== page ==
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Cheers442, Home Buyer in 08037

does a contract ever expire in a short sale?

Asked by Cheers442, 08037 Sun May 3, 2009

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6
Laura Giannotta’s answer
If you put in an offer on a short sale, it's recommended that in the additional contractual provisions section of the contract the that language be added to state that the contract expires on a certain date. You can extend that date, but it gives you an out.

Laura Giannotta
Keller Williams Atlantic Shore
1 vote Thank Flag Link Mon May 4, 2009
Yes, depending what the Agreement of Sale states. With a short sale, a Buyer should always protect himself by stating a specific timeframe giving Buyer the option to cancel contract. Recommended timeframe is 90 days from expiration of Attorney Review Period.
If no settlement date is stated in the Agreement or there is no timeframe stated, the contract is never expired until bank removes their acceptance contingency with an acceptance or non-acceptance.
Hope this answers your question.
0 votes Thank Flag Link Sat Jun 20, 2009
It depends on whether or not the attorneys add a clause to the contract stating so. Since they take so long to close (most of the time) attorneys are starting to cover their buyers by putting in an expiration date. At that time the buyers can walk or extend.
It's a really good idea!
Web Reference: http://www.dianeglander.com
0 votes Thank Flag Link Mon May 4, 2009
Cheers442: Unfortunately, no. In NJ, the closing date is "on or about," needed because attorneys, often involved here, need the flexibility of answer court calls, etc. The normally used contract does not have a "date fixed, time certain" closing. Since we hear that at least some lenders involved in short sales are not very responsive, they can delay the closing for months at a time. The other timed dates in the contract still stand, such as the time for inspection. They are spelled out and fixed.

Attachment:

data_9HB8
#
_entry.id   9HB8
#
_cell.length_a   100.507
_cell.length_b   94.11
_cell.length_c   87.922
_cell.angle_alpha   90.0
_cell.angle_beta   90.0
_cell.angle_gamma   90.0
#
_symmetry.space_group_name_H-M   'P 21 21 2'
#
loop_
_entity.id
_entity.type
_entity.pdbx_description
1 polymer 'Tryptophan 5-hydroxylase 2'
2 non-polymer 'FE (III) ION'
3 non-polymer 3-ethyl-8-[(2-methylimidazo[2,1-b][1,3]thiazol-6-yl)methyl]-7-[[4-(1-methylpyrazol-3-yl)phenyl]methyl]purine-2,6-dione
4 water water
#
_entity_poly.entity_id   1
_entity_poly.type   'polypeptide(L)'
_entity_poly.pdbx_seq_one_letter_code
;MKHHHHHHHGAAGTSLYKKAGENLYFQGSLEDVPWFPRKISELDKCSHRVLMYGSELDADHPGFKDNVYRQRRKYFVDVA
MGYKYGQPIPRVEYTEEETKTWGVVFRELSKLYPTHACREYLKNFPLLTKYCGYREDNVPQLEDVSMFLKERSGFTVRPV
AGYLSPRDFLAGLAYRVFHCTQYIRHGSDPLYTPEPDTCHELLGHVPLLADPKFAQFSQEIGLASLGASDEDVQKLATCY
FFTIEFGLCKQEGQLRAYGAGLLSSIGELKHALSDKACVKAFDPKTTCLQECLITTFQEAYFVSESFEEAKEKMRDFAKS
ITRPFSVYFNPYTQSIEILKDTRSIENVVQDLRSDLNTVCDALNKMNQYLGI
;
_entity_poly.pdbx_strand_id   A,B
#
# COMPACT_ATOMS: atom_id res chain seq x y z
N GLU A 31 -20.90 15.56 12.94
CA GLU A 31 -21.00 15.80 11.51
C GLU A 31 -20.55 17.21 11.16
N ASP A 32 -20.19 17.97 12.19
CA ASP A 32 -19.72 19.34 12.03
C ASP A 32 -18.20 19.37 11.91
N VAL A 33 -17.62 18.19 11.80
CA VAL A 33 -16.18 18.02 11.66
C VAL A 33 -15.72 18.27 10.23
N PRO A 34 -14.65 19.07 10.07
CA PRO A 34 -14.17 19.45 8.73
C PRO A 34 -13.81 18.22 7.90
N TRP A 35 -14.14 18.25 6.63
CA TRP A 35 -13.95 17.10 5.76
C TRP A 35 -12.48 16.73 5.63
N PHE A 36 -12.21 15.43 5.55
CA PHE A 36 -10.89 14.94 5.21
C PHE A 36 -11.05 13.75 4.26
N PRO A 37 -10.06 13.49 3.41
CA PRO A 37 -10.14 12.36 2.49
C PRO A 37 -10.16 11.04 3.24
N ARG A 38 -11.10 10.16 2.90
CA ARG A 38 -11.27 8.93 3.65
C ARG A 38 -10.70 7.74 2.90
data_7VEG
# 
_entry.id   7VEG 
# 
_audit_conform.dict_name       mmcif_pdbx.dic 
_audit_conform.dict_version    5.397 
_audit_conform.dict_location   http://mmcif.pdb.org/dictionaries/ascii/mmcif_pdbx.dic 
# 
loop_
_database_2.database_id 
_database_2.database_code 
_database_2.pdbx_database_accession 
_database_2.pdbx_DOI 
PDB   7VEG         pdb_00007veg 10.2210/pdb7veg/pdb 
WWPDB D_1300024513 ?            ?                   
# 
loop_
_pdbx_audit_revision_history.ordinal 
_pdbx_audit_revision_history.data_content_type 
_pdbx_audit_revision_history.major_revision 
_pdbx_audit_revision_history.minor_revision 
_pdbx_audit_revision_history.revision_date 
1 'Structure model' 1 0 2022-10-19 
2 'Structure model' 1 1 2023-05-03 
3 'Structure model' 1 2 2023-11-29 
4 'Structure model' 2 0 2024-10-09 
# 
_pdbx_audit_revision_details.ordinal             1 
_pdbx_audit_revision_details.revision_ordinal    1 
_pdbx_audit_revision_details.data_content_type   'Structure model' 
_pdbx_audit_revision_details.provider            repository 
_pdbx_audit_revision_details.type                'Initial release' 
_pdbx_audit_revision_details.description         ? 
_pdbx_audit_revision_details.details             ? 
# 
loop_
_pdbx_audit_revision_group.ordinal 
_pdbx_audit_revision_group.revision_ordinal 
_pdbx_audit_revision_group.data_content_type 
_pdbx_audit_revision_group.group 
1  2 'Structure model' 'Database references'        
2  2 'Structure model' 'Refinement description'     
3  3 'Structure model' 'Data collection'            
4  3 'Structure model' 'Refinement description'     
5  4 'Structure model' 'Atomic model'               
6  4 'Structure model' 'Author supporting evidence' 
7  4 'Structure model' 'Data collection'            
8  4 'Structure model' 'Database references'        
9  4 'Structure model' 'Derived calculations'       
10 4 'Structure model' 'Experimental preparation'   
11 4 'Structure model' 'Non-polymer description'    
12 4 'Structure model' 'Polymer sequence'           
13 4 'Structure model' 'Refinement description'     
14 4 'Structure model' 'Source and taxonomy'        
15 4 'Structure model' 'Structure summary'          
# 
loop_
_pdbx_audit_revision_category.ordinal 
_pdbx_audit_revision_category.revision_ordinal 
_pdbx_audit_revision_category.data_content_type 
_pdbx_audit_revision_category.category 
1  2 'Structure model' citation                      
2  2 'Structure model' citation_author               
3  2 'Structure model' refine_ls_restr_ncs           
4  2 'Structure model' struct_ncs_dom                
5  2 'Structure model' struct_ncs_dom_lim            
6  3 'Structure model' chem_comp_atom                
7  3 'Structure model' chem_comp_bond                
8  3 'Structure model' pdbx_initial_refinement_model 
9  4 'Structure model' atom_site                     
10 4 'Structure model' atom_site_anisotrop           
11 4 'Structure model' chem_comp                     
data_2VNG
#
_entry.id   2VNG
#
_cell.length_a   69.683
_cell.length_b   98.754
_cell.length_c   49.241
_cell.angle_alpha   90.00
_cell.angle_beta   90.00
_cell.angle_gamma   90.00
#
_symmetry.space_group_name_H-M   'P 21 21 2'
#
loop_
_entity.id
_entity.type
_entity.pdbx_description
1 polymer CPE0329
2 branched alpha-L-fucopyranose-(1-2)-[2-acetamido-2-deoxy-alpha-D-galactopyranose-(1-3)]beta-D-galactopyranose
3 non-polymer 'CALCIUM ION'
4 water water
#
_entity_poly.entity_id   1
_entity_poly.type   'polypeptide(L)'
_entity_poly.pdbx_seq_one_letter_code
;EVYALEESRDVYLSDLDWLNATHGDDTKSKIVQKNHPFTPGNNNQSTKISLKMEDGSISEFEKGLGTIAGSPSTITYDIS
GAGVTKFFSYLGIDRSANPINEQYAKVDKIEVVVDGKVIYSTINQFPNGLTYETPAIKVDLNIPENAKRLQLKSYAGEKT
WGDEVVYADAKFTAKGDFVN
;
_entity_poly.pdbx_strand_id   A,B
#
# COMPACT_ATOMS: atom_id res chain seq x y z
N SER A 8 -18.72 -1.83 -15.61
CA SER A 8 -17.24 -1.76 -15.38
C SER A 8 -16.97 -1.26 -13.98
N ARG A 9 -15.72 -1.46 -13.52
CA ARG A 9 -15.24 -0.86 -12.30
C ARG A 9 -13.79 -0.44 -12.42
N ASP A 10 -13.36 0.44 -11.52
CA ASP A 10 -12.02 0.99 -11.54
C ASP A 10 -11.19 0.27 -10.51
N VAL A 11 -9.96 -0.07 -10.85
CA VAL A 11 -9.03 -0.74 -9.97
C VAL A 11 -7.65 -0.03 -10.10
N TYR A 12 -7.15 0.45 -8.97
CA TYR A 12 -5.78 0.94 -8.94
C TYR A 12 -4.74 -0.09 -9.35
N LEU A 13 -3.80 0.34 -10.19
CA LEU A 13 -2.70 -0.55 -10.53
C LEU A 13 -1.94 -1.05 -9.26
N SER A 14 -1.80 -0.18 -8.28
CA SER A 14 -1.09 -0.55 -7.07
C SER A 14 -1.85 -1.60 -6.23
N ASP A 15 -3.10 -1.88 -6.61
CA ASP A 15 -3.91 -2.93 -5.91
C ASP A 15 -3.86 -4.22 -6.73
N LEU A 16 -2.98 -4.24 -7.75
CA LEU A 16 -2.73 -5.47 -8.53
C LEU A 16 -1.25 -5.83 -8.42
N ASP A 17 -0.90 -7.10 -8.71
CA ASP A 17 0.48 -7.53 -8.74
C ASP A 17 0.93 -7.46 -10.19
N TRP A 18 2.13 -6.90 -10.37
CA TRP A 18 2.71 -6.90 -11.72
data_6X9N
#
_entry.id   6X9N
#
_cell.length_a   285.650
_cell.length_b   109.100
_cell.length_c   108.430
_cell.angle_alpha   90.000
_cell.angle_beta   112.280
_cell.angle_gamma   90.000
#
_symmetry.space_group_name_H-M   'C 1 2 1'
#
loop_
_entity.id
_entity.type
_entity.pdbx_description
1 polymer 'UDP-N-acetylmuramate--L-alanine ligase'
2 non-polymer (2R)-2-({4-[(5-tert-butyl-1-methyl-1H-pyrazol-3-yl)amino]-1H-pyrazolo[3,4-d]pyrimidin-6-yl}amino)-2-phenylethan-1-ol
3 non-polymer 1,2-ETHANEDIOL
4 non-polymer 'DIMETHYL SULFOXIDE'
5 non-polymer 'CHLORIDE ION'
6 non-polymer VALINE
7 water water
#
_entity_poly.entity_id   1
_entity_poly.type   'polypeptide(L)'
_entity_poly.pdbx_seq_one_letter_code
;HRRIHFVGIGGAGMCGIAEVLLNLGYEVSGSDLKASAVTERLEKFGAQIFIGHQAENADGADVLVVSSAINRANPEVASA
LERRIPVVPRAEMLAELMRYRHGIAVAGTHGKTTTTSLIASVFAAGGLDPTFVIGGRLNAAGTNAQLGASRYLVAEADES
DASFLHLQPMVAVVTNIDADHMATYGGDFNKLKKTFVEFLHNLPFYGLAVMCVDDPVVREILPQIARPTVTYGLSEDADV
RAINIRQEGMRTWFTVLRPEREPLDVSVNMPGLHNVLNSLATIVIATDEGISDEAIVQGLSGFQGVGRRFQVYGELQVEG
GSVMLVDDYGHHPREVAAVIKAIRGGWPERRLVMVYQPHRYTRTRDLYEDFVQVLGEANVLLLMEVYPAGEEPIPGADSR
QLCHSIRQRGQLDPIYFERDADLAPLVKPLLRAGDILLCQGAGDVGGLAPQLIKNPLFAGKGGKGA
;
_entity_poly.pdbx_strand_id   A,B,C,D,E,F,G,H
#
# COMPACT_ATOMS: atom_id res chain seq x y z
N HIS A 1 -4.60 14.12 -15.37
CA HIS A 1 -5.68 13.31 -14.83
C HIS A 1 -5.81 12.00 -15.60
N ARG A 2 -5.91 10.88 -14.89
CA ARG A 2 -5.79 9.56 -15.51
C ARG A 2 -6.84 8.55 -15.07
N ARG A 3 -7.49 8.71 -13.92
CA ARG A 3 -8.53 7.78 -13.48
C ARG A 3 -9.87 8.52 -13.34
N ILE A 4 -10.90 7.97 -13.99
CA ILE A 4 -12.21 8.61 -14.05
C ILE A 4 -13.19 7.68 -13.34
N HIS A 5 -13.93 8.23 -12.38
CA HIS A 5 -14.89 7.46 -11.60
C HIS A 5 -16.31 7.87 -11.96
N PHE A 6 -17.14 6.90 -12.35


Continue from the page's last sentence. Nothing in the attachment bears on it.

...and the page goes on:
What any short sale buyer (and seller) needs, is an addendum to the contract for short sales. Our office has generated one but not all Realtors have been as diligent. You might well have your attorney generate such an addendum, if you are not already under contract and if you are, I believe that the appropriate procedure would be to have a "Time of the Essence" letter sent. This gives notice that, after a reasonable time for the other party to get organized, they must appear, ready to close, as stated. Otherwise, they will be in default and would bear the consequences for default. This might mean more than just a return of your deposit and the voiding of the contract but that would be a legal matter and to get advice on the subject, you must consult legal counsel, not a Realtor.

Best of luck.

Bill
0 votes Thank Flag Link Mon May 4, 2009
Hi Cheers,

Yes, a contract does expire in a short sale or conventional sale as well. In your agreement of sale there is always a closing date affixed to your contract. If you do not close on or before that date, and there is no written extension in the form of an addendum to the agreement of sale, then the sales contract is null and void, and your good faith deposit money is released back to you. In short sales, a closing date may need to be extended in writing more than once, as the banks are still slow in responding and getting the transaction to closing.

Good luck, and if you need further assistance, please do not hesitate to contact me.

Debbie Baten
Realtor/Associate
RE/MAX Community
Mays Landing, NJ 08330
Office: 609-909-1111 x20
0 votes Thank Flag Link Sun May 3, 2009
Hi Cheers442, good question. If you have an offer out and have decided to move on, I recommend you terminate the offer in writing.

I'll be interested to read other responses.

Best,
Jeannie Feenick
Search and connect at http://www.feenick.com
Web Reference: http://www.feenick.com
0 votes Thank Flag Link Sun May 3, 2009
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